Study Shows that Prehabilitation May Aid in Recovery After Surgery

Oncology Nursing Society Newsletter reported results of a study showing benefits to patients who participated in “rehabilitation” weeks prior to their surgery.  Super news!

Oncology Nursing Society News Today
Prehabilitation Before Surgery May Aid Recovery
January 27, 2015

Patients are often told to follow a rehabilitation program after surgery, but a new study reported in Anesthesiology has found benefits to starting rehabilitation weeks before surgery.

The study included 38 patients who took part in a prehabilitation program—which involved starting exercising, eating a healthy diet, and learning relaxation techniques before colorectal surgery—and 39 who only did normal rehabilitation after surgery. The prehabilitation program lasted an average of 24 days and included 50 minutes of aerobic and resistance exercises at least three days a week, a personalized nutrition program with whey protein supplementation, and lessons in relaxation methods to help reduce anxiety. After surgery, both groups followed the same rehabilitation program.

At the start of the study, both groups could walk about the same distance in 6 minutes, about 425 meters. However, immediately before and two months after surgery, patients in the prehabilitation program could walk significantly farther than those in the other group. Two months after surgery, the prehabilitation group walked an average of 23.7 meters farther than when they started the study, whereas rehabilitation-only patients walked an average of 21.8 meters less than when the study started.

Which elements of the prehabilitation program were responsible for the improvement in recovery is not clear. Previous research used exercise only and found that patients assigned to structured aerobic exercise and strength training programs did worse than groups assigned to a walking and breathing routine, indicating that the diet and relaxation elements of the prehabilitation program may have contributed to the improvement in outcome. Both groups recovered from the surgery well, thanks to the use of minimally invasive surgical techniques. The groups had no differences in the rates of complications from surgery.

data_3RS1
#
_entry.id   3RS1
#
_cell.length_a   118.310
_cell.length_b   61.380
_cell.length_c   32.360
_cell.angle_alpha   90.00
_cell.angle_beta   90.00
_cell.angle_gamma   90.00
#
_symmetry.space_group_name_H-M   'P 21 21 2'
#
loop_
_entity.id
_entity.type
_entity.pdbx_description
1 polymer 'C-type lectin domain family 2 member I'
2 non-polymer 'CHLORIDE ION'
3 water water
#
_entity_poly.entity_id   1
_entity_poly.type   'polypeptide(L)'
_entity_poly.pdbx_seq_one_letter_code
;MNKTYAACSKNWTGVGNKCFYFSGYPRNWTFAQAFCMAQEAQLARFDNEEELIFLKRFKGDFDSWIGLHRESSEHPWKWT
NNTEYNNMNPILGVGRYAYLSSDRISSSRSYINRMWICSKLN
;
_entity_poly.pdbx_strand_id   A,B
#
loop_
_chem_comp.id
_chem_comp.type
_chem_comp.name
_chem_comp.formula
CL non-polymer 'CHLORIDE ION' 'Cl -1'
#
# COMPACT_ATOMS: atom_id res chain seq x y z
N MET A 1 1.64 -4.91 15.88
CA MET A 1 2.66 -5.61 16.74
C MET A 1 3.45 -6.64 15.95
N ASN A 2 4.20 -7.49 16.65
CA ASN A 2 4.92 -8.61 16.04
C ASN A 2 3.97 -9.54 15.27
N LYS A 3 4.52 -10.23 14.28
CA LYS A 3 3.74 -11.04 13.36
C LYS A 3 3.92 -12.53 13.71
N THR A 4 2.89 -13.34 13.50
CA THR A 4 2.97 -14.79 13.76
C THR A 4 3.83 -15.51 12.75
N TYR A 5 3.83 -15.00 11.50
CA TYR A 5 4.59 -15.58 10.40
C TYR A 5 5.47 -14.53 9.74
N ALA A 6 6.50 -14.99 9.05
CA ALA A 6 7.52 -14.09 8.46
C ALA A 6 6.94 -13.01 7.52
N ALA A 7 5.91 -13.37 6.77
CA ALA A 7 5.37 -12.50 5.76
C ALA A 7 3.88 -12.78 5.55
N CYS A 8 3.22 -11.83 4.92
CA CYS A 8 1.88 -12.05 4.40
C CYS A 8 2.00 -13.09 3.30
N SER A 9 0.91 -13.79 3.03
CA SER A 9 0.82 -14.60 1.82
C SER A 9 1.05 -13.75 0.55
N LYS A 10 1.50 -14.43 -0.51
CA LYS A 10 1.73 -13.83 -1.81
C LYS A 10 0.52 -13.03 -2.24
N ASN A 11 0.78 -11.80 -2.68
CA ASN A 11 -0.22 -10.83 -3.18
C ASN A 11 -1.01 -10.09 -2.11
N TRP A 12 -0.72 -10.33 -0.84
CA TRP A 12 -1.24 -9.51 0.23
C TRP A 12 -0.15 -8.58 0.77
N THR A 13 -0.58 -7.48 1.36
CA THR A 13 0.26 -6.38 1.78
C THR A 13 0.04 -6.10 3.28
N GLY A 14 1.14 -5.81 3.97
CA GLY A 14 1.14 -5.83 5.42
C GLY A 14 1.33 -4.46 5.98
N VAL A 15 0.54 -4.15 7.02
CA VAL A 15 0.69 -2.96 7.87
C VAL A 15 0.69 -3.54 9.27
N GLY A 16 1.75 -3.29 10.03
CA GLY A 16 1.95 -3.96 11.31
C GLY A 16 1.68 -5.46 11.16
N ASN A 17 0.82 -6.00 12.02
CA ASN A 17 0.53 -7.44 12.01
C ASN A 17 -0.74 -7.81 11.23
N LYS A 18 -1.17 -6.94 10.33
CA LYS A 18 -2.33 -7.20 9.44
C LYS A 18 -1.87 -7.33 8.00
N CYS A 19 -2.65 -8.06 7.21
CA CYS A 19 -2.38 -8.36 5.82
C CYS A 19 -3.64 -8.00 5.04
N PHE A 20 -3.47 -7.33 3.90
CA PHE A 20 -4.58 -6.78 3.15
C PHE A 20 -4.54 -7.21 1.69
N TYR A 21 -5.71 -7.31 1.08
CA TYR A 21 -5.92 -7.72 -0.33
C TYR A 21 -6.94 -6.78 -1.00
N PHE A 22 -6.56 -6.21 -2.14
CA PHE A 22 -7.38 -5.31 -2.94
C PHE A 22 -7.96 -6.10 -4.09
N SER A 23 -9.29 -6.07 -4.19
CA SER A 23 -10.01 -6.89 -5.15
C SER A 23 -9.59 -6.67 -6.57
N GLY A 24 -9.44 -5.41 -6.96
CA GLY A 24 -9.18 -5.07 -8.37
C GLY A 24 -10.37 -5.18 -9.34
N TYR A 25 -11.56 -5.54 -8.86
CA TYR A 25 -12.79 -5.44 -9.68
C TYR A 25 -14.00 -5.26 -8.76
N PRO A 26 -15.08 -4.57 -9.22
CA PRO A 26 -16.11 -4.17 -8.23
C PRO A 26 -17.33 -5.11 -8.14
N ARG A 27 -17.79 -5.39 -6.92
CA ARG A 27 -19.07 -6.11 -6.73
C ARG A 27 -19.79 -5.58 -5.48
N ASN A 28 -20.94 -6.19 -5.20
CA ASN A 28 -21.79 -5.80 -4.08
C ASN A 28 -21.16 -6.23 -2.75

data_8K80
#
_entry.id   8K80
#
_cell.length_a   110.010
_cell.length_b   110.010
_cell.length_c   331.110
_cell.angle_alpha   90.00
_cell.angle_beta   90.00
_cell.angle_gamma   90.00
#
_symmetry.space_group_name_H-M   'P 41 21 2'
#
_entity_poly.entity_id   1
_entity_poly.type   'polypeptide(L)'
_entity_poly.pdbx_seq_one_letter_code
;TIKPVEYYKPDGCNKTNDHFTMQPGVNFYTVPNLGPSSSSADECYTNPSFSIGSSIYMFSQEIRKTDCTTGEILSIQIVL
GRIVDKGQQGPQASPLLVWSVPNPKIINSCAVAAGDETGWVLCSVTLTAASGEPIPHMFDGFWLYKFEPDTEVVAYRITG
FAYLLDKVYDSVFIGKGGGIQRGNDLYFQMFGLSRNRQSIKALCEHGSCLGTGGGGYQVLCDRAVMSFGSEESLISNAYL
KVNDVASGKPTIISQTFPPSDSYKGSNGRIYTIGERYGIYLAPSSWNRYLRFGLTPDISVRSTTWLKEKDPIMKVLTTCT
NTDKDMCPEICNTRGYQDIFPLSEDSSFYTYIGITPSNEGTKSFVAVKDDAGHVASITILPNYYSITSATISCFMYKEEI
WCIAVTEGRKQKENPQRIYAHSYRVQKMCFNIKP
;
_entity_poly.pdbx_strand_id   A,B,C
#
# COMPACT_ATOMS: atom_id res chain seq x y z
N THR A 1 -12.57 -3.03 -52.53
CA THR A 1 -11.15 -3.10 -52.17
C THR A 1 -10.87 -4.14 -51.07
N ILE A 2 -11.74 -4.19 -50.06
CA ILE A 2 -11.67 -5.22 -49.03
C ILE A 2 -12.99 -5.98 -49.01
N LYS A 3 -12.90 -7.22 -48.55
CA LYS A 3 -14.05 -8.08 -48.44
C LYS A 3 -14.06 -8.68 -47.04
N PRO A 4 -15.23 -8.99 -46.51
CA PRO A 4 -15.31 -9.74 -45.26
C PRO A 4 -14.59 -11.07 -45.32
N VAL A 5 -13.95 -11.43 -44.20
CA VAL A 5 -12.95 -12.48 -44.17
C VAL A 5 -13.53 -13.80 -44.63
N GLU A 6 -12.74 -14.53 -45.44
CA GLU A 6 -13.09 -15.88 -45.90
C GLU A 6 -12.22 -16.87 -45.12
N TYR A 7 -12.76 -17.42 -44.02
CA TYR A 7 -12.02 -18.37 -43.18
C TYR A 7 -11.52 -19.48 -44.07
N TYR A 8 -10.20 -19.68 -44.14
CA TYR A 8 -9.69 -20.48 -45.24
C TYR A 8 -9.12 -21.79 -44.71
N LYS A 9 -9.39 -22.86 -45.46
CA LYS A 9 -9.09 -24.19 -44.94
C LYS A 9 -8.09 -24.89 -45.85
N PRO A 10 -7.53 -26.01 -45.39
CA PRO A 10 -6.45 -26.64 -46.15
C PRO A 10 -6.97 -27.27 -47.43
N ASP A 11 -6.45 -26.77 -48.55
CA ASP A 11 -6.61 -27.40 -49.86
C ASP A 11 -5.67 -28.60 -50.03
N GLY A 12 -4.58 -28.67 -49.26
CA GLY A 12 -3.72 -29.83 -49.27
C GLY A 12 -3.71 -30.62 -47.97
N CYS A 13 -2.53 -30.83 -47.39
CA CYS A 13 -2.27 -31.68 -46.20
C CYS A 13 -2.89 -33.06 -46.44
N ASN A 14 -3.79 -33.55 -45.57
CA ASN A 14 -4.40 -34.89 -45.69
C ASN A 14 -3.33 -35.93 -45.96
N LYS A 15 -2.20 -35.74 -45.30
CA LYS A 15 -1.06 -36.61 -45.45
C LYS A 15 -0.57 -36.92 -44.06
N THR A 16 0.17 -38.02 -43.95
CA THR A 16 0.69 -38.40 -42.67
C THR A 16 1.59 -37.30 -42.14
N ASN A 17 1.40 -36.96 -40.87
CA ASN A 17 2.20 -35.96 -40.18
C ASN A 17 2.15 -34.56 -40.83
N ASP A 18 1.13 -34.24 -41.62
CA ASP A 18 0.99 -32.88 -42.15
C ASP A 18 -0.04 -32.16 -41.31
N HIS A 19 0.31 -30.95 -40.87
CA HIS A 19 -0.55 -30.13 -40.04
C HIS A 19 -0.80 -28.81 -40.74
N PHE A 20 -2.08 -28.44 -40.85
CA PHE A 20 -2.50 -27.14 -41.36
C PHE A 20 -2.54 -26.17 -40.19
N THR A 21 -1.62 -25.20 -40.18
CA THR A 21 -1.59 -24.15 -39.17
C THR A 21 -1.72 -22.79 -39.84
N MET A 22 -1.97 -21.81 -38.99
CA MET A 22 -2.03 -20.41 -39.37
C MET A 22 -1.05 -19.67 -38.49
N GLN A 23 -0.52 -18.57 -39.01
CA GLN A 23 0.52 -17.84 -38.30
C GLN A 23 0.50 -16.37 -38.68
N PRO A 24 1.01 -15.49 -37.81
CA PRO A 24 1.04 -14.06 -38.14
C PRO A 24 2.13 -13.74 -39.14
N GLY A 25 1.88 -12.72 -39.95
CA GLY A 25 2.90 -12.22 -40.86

According to the authors, the study suggests that prehabilitation improves recovery outcomes by helping to prepare patients to withstand the stress of surgery so they are able to recover faster and function better after surgery. The researchers also cautioned that no cancer surgery or treatment should be delayed in an effort to gain the benefits from prehabilitation but that any amount time available can be used to participate in prehabilitation.

The researchers noted that that even without complications, patients receiving colorectal cancer surgery suffer from a 20%–40% reduction in functional capacity after surgery, particularly older adult patients and those with other health conditions who may not recover their presurgery functional level for several months, if at all. Targeting these patients may have a larger benefit compared to those in the present study. A larger study is planned to investigate patients at a higher risk for complications, including those whose function is deteriorating before surgery.

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